France vs Belgium: How World Cup semi-final became celebration of immigration headed by two unlikely candidates

Marouane Fellaini and Nacer Chadli have become unlikely heroes for Belgium and will fly the flag for Northern Africa in the semi-final

France Belgium World Cup preview

The World Cup - yes, world - has been narrowed down to four European teams, France, Belgium, England and Croatia, who have just two tournament wins between them. Delve a little deeper and you discover that various nations from ranging continents and cultures will be embraced in the final weekend of the tournament as a special celebration of integrated cultures.

Marouane Fellaini, Nacer Chadli, Romelu Lukaku, Vincent Kompany, Dedryck Boyata, Michy Batshuayi, Mousa Dembele, Axel Witsel and Adnan Januzaj all have at least one parent from another nation and make up the bulk of Belgium’s ‘golden generation’ which has benefitted greater from second generation immigration than any other country.

Instead of mentioning ‘Belgium’ in the same sentence as ‘semi-final’ we could very easily be waxing lyrical about Takashi Inui and Keisuke Honda had Japan held onto their lead, or it could have been time for Brazil’s next generation of stars to take their place at the top table. Instead, thanks to two unlikely candidates, it is Belgium’s rightful turn in the spotlight.

With 30 minutes to go and a two goal deficit to overturn against Japan, panic set in on Roberto Martinez’s face and thoughts. In a last-ditch effort to turn the game around, he abandoned his strict principles and brought on Fellaini and Chadli. Jan Vertonghen pulled one goal back and Fellaini found the back of the net with a trademark bullish header to level the score. 90 minutes had passed and the game was heading for extra-time, but Chadli timed his run into the box to perfection and scored a 95th minute winning goal to become the unlikely hero as Belgium avoided humiliation.

Chadli and Fellaini were rewarded for their performances with a place in the starting line-up in the quarter-final against Brazil and wasted to time in repaying the faith Martinez had shown in them. Fellaini kept Philippe Coutinho and Neymar’s attacking influence to a minimum and tucked into a tight midfield as Belgium held firm, Chadli also defended well and was a useful outlet when the Red Devils moved up the pitch.

With players like Eden Hazard and Kevin de Bruyne in the team, to talk about Fellaini and Chadli as Belgium’s influential players feels like all the praise is in the wrong place, except it’s not.

Fellaini has adopted a more important role as the tournament has progressed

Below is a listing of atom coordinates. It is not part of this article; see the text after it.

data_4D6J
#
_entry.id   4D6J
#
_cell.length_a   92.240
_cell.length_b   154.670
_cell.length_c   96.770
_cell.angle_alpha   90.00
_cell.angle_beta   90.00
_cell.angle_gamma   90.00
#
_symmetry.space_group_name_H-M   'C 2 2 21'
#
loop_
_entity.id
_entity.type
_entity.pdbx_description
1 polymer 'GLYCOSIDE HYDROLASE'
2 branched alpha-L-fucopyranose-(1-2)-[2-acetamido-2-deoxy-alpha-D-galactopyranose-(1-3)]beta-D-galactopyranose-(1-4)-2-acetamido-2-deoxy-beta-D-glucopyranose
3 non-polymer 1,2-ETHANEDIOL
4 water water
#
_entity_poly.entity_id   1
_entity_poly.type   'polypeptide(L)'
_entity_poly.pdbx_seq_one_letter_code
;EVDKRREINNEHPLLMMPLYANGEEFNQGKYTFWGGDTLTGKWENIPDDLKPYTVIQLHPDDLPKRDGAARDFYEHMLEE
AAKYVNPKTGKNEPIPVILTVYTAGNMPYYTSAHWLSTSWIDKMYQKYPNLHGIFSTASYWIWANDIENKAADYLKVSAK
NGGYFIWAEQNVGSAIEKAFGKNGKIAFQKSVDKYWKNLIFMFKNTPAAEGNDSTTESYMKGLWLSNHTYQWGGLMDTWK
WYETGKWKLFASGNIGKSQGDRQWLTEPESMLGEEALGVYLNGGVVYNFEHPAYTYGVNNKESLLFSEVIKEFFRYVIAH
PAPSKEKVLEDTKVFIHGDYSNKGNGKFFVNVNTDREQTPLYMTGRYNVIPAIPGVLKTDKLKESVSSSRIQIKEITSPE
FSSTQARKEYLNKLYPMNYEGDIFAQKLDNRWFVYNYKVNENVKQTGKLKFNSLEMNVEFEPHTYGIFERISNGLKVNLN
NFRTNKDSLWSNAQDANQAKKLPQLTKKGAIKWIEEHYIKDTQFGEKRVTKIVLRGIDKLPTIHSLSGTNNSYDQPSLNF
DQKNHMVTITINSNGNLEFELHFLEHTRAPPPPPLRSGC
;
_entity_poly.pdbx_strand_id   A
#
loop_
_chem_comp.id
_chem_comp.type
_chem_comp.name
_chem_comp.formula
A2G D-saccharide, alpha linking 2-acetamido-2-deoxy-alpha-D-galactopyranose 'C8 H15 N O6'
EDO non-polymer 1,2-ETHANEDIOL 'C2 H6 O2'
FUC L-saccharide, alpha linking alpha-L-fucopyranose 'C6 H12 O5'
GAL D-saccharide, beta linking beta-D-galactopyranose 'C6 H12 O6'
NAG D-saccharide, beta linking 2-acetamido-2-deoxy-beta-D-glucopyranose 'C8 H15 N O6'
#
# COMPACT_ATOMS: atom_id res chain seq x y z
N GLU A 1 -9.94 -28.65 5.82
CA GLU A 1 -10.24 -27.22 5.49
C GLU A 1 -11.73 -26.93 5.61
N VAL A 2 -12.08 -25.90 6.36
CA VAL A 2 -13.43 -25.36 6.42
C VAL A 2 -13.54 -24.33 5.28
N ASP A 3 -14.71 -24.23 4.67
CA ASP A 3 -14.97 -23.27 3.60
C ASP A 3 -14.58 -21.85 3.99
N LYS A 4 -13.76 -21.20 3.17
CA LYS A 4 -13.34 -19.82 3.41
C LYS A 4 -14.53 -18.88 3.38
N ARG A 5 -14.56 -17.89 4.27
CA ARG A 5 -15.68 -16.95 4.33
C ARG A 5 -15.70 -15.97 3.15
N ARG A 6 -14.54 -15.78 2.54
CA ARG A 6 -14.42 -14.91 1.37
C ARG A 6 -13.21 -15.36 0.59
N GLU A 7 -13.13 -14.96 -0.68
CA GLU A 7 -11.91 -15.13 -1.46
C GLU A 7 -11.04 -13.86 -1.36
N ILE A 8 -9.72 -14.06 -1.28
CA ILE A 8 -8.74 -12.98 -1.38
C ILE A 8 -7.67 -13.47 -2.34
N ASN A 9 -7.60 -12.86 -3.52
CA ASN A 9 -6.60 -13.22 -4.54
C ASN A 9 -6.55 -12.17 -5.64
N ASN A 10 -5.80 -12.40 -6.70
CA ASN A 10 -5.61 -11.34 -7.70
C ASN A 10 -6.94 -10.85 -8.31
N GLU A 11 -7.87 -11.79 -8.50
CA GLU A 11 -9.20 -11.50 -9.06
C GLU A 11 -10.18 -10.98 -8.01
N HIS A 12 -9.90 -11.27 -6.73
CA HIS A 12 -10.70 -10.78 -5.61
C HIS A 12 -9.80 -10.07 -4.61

“We are extremely proud of Nacer and Marouane,” Martinez said ahead of Belgium’s semi-final clash with France. “Their performances have been incredible. Not just on the football level, where they've been very interesting technically and tactically.

"They are two players who are winners, they are fighters, they are survivors. I think for me they are an example for any young player who wants to play the game. And any young player who wants to face adversity in life."

Born in Belgium to Moroccan parents, Fellaini has been subject to intense criticism and mockery from fans who cannot quite appreciate what it takes to defend against a player like him. His contract renewal at Manchester United was met with the usual jokes and cynicism, but what is no joke is that he is flying the flag for Belgium and North Africa in a World Cup semi-final.

Belgium celebrate Nacer Chadli's 95th minute winning goal against Japan 

Chadli, too, has been another player unfortunate in his portrayal and was a shock inclusion in Martinez’s side having missed most of West Brom’s season with an injury. Aged 21 he represented Morocco in a friendly but since committed himself to Belgium where he waits to make his 50th cap.

This Belgian side have become a celebration of multiculturalism and immigration from Northern Africa, which is easing feelings of anxiety at home over the consequences of adopting foreign cultures. France are similar too. Kylian Mbappe’s parents are both of African birth and his goals are for the whole of France, the right-wing parties and protestors, as well as the millions of second generation immigrants who were given unbridled joy by his stunning display to knock out Argentina.

France and Belgium boast one of the most talented squads in the whole world, and while whoever scores the winner in Tuesday’s semi-final will not end right-wing debates on immigration, it will point to a successful and rich future that is a celebration of cultural integration that comes together and produces something quite beautiful.

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